Expectant women in Oregon sometimes want to have their child delivered at home with a midwife, rather than in the hospital. Many are nervous to do so in case a problem arises, however. A Canadian study shows that at-home births carry similar risks as those in hospitals as long as the woman's pregnancy is a low-risk one.
The researchers from McMaster University in Ontario studied approximately 11,000 planned at-home births and 11,000 hospital births for low-risk pregnancies. They found very little difference between the two in terms of dangers. While 8 percent of at-home births required emergency treatment as opposed to less than 2 percent of the hospital births, a greater number of births in the hospital had additional services, such as C-sections and labor augmentation than did at-home births.
Out of every 1,000 births, 1.15 babies were stillborn or died after birth for those delivered at home. In the hospital, the rate was 0.94 deaths per 1,000 births. None of the women studied had complications, such as diabetes, drug dependence, HIV or other assorted problems.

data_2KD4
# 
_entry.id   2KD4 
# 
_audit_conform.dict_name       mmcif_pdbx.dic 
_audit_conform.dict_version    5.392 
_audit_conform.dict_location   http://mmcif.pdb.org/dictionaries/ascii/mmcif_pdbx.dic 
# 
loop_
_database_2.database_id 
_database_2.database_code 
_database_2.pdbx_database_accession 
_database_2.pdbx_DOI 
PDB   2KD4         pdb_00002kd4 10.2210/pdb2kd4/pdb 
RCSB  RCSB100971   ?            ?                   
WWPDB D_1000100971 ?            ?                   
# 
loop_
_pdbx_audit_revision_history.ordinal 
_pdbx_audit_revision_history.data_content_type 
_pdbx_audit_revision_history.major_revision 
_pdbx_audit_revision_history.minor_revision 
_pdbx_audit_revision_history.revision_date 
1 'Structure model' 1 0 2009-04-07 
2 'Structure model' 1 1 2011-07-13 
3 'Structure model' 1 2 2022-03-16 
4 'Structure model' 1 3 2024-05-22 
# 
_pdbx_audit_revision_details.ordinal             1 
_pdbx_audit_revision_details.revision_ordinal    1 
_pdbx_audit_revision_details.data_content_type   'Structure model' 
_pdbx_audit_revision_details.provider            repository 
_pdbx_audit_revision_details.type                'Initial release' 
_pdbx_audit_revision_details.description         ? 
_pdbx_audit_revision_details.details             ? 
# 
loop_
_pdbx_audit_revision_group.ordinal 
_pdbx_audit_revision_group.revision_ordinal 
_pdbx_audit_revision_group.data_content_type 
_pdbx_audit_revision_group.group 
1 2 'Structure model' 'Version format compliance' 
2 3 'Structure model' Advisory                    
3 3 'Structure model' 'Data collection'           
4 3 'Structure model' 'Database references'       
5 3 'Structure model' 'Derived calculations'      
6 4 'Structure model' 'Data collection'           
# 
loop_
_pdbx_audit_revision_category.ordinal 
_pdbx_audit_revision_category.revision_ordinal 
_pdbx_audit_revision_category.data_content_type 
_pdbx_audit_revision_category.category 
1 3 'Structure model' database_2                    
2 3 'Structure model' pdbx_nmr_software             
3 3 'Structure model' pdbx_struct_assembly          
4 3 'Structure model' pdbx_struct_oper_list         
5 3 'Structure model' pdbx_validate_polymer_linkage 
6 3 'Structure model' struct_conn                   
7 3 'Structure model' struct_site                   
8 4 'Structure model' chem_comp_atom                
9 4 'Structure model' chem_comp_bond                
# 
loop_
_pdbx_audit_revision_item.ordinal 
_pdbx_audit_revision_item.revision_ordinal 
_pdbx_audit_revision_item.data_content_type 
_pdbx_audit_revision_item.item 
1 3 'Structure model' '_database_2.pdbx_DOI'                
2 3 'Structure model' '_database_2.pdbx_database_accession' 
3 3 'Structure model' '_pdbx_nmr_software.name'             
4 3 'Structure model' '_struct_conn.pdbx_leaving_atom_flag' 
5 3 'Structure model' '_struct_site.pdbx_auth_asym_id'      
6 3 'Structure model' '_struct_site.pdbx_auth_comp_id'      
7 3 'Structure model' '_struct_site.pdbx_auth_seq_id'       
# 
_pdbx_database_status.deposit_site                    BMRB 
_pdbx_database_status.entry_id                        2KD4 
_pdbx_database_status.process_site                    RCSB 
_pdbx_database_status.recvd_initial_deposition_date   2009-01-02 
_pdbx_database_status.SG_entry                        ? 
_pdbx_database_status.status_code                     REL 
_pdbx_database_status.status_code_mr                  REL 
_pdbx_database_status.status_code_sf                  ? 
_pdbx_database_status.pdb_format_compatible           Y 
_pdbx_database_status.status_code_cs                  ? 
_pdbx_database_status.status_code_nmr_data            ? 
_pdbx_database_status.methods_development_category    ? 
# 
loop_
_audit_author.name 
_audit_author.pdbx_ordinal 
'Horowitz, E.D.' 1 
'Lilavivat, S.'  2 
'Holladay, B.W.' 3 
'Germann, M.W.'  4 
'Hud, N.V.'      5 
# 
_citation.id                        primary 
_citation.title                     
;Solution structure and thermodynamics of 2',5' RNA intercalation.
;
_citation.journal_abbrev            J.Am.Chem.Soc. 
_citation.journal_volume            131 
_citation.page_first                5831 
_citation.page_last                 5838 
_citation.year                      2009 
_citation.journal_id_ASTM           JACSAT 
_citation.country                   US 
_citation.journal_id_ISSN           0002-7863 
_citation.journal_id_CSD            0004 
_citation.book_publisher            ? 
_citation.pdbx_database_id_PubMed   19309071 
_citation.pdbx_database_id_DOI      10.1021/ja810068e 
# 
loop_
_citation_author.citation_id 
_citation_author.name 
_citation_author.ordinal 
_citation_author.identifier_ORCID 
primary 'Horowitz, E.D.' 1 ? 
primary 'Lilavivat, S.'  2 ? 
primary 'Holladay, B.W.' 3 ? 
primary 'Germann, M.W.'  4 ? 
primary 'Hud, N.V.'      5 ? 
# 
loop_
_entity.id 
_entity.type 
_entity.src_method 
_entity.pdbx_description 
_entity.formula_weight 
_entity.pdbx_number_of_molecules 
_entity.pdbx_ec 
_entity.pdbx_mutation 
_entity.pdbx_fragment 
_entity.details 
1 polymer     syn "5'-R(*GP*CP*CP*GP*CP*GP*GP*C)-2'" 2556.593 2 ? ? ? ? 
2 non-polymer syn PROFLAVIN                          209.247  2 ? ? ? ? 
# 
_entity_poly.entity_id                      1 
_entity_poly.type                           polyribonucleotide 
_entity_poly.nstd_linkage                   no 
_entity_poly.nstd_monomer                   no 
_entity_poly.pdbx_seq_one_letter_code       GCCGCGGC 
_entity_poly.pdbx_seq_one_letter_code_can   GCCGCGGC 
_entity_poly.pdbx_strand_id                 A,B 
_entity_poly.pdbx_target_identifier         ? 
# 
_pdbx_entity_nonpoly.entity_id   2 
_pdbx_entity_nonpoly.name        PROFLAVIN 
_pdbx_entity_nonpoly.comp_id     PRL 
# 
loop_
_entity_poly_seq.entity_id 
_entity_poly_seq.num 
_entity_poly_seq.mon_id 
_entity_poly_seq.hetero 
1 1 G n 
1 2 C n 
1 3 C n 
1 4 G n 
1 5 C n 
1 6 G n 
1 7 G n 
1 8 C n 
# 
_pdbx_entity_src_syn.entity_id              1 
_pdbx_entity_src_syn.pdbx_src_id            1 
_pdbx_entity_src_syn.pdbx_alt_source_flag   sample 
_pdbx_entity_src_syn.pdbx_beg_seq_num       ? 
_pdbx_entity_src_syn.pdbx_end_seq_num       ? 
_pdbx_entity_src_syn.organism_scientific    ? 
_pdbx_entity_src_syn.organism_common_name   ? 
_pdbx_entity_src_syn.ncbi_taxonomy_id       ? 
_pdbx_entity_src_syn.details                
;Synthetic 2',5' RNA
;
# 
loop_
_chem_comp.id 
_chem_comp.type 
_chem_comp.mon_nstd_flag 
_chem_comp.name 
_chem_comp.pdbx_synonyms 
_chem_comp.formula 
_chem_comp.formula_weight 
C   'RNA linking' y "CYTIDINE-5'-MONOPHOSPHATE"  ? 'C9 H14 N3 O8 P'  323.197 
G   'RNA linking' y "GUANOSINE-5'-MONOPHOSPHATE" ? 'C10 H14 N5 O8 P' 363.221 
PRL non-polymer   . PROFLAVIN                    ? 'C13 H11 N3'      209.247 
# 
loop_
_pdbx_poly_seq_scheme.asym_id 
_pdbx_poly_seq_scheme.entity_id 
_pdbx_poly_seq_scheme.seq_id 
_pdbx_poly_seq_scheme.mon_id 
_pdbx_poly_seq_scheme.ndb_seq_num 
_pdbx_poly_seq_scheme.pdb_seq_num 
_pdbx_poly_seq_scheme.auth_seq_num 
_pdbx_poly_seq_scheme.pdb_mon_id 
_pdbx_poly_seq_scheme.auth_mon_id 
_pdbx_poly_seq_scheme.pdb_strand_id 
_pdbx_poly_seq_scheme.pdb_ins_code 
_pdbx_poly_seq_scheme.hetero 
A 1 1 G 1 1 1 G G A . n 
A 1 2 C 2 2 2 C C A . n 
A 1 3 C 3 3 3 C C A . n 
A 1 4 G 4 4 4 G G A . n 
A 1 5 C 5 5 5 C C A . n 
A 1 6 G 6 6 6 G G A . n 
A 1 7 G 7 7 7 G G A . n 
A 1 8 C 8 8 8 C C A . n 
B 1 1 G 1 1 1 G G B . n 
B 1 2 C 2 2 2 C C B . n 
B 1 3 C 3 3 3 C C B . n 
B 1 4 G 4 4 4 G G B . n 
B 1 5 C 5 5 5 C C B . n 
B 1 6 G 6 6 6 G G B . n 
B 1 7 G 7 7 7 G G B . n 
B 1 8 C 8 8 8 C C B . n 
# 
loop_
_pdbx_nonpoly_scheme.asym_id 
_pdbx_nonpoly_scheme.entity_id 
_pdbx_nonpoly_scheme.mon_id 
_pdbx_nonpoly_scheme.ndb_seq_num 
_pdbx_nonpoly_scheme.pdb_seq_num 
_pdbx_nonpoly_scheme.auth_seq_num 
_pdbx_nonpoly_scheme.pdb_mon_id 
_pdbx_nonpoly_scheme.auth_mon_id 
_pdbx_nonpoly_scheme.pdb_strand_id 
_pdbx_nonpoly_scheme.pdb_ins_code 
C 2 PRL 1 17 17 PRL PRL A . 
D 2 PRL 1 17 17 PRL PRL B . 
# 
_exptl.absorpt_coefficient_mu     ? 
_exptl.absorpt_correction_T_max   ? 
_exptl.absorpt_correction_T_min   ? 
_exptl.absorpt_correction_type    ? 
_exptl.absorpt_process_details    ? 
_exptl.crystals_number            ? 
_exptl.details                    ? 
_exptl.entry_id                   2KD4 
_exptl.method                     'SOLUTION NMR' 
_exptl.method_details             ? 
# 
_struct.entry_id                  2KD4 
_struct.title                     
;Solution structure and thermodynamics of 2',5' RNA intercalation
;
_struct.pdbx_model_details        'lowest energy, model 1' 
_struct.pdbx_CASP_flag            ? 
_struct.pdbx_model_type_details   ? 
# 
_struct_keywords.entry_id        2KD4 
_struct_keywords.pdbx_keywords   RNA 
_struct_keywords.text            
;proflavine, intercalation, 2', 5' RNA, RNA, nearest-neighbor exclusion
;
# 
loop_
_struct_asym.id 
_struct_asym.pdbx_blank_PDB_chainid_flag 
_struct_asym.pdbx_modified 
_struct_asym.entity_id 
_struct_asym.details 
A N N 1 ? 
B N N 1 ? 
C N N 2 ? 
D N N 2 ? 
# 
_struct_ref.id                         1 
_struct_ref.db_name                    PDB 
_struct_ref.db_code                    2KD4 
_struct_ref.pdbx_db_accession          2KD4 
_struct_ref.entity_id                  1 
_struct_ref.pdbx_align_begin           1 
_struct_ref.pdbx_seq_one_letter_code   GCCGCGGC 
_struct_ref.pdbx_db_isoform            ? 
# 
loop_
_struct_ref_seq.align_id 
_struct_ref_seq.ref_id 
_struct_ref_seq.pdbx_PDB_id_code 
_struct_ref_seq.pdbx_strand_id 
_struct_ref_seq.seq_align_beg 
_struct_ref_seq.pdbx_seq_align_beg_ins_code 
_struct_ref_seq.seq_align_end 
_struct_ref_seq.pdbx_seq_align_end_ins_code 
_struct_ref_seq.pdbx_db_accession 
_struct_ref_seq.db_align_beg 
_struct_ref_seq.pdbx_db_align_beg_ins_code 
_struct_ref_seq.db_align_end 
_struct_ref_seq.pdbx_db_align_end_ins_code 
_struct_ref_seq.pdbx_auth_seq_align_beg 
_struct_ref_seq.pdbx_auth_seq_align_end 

Whether or not to have a baby at home rather than in a hospital is a decision that should be fully informed by the woman's doctor. If a woman has pre-existing health conditions or develops them during her pregnancy, she probably should not opt for an at-home birth. The goal should be to deliver a baby who is healthy and able to thrive. Women who have complicating conditions risk birth injuries if they choose to have their children at home without medical care. If a woman has a baby who suffers from birth injuries due to the negligence of a doctor, the parents may want to have the assistance of an attorney in filing a lawsuit against the medical professional seeking compensation for the losses that have been incurred.